Mitchell Siegel of Levittown has spread his wings by combining his passion for creating art with his profession as an electrician.
During the summer, Siegel installed his first art piece at his place of worship, Temple B’nai Torah in Wantagh. The piece was made of scrap metal — which would have otherwise been discarded — that he took from his job sites.
“All of the sudden this whole sculpture thing came about, and it was something that I never realized that I had in me,” Siegel said of starting his artistic journey.
Bellmore resident Susan Salem, a garden enthusiast who turns community green spaces into gardens across Nassau County, helped Temple B’nai Torah transform unused nursery space into a functioning garden.
After the garden’s installation and a few functioning seasons, Siegel wanted to create something to decorate the space.
“He came to see the garden, and he told me what he did, and that’s so incredible because part of our garden is taking care of the earth and keeping things out of the landfill and stuff like that,” Salem said.
Siegel made his first display piece for the garden, a roughly 10-foot tall butterfly sculpture with a surrounding bench.
“It was special that it actually went to my temple,” Siegel said. “It had meaning behind it, that it was the first place I put artwork that people could really enjoy it.”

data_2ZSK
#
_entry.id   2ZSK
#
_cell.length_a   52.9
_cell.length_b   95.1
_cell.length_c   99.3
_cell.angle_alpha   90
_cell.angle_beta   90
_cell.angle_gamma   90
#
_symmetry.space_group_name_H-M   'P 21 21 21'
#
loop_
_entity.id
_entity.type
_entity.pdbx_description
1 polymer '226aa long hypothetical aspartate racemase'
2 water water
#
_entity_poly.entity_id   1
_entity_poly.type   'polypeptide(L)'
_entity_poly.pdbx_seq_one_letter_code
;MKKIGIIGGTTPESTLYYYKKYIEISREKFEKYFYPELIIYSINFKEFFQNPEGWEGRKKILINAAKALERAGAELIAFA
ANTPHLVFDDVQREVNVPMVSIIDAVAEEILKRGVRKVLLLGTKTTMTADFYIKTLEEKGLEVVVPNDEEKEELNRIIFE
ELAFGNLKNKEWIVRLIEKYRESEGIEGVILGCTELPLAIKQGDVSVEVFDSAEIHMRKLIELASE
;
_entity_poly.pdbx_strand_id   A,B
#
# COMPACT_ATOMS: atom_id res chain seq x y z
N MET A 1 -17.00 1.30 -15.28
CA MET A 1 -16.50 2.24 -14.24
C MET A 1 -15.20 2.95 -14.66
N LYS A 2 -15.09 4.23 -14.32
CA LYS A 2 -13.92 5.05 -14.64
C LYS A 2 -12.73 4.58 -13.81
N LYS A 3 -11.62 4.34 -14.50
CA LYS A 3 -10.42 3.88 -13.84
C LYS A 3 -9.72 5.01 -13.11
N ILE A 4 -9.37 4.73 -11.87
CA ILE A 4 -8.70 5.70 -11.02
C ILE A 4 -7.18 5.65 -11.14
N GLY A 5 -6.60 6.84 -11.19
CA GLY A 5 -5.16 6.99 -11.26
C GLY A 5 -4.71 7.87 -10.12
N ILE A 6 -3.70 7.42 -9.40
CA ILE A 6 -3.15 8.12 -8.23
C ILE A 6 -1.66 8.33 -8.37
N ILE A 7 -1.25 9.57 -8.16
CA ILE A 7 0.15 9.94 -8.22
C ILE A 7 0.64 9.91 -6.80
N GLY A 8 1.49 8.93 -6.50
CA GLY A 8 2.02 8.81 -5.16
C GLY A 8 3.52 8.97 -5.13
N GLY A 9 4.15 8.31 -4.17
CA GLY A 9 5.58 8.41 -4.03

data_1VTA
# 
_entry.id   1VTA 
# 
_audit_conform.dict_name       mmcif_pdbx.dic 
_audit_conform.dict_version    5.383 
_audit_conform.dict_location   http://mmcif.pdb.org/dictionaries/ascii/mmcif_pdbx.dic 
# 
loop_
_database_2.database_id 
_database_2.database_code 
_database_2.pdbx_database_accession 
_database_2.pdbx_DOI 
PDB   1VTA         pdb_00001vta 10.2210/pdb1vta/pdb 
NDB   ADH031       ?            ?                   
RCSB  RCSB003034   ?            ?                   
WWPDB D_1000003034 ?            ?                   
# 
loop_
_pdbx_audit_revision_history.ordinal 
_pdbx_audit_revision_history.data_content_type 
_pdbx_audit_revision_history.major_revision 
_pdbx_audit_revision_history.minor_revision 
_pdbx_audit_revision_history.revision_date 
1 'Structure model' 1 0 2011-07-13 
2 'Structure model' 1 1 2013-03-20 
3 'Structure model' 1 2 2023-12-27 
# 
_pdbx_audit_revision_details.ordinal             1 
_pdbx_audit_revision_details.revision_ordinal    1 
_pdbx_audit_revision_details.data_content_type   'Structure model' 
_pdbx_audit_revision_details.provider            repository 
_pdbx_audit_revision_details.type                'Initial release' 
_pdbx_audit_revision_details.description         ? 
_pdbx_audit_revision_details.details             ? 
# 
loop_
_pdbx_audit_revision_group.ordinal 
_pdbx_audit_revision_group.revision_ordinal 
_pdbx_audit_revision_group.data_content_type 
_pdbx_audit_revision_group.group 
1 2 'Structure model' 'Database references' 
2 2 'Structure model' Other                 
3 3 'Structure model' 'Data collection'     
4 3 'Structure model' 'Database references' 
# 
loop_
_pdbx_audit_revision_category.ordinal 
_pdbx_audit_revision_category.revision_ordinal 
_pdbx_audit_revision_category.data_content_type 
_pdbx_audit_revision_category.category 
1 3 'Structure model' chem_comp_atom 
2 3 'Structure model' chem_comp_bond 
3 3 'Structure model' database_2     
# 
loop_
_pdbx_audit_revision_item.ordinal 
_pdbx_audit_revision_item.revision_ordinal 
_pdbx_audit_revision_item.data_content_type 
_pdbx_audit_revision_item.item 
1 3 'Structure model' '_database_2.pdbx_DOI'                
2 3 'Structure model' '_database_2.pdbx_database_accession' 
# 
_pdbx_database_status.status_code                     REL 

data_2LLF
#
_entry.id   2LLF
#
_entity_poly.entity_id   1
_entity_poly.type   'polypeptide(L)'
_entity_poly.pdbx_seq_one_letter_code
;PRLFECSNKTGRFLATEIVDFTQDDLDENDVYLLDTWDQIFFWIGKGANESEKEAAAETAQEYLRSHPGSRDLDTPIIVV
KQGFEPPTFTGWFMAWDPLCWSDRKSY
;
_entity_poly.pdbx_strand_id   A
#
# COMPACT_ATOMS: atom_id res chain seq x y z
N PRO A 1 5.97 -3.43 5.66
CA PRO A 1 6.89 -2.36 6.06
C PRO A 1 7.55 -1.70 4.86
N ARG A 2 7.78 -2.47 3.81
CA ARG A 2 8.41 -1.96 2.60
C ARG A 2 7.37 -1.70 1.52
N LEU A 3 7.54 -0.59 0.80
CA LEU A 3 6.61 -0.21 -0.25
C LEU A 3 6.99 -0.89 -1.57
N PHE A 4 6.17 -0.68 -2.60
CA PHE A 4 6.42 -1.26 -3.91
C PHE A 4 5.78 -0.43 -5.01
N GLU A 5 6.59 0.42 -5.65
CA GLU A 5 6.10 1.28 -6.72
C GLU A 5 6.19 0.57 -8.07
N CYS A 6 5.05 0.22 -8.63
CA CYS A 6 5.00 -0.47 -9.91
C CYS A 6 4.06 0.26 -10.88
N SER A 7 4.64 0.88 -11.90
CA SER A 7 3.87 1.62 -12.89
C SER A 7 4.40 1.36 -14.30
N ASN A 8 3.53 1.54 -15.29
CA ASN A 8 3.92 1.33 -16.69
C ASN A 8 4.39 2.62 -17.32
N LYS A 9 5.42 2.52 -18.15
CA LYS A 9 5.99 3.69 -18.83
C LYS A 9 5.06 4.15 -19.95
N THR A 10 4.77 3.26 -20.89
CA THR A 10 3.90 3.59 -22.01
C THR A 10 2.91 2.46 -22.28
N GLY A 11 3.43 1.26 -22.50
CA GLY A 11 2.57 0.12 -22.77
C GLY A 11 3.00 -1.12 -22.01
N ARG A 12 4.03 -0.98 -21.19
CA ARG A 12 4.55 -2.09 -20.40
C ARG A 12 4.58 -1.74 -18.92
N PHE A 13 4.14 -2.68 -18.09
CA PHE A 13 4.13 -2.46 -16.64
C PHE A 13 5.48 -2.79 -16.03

He used a plasma cutting technique, handling a highly heated torch to cut through metal for the wings.
“It is the hottest thing on the face of the earth, that’s what they call it,” Siegel said of the torch. “They call it the sun in a gun, it basically cuts through metal like butter.”
His first major project was a dragonfly sculpture he created in 2020. He then went on to create a metal heron, a dandelion and multiple holiday centric pieces, placed in Clark Botanical Garden and St. Francis Hospital and Heart Center.
“I’m very holiday-oriented,” Siegel said. “Valentine’s Day is coming up, so I’ll start making things in hearts, so the second I’m done with Valentine’s Day, I start going towards clovers for St. Patrick’s Day.”
Siegel’s interest in metal work began with his profession as an electrician, as a member of Local Union No. 3 International Brotherhood of Electrical Workers, where he still works as a third generation employee.
“It was not something I wanted to do in the beginning, but I realized that it was a really great thing, the camaraderie among the men,” Siegel said. “The union is for learning and teaching things where you go through an apprenticeship, so I learned all of the different trades from being in the electrical trade.”
Siegel then tackled welding, metalworking and plasma cutting, with his cousin, Christopher Petri, teaching him how to weld. The two have remained close, with their families going fishing and to the beach together.
“A few years back, he set himself up a woodworking shop and started turning out some amazing items — everything from custom furniture to custom pens and mechanical pencils,” Petri said. “It became quite apparent that he possesses a remarkable talent.”
Siegel has donated other pieces to gardens and a library, but continues to craft pieces, based on the interests of who it’s being donated to.
“When somebody says they want something, I think about them for a while, and it has to be something having to do with them — that’s when I do something that I know that they would appreciate,” Siegel said.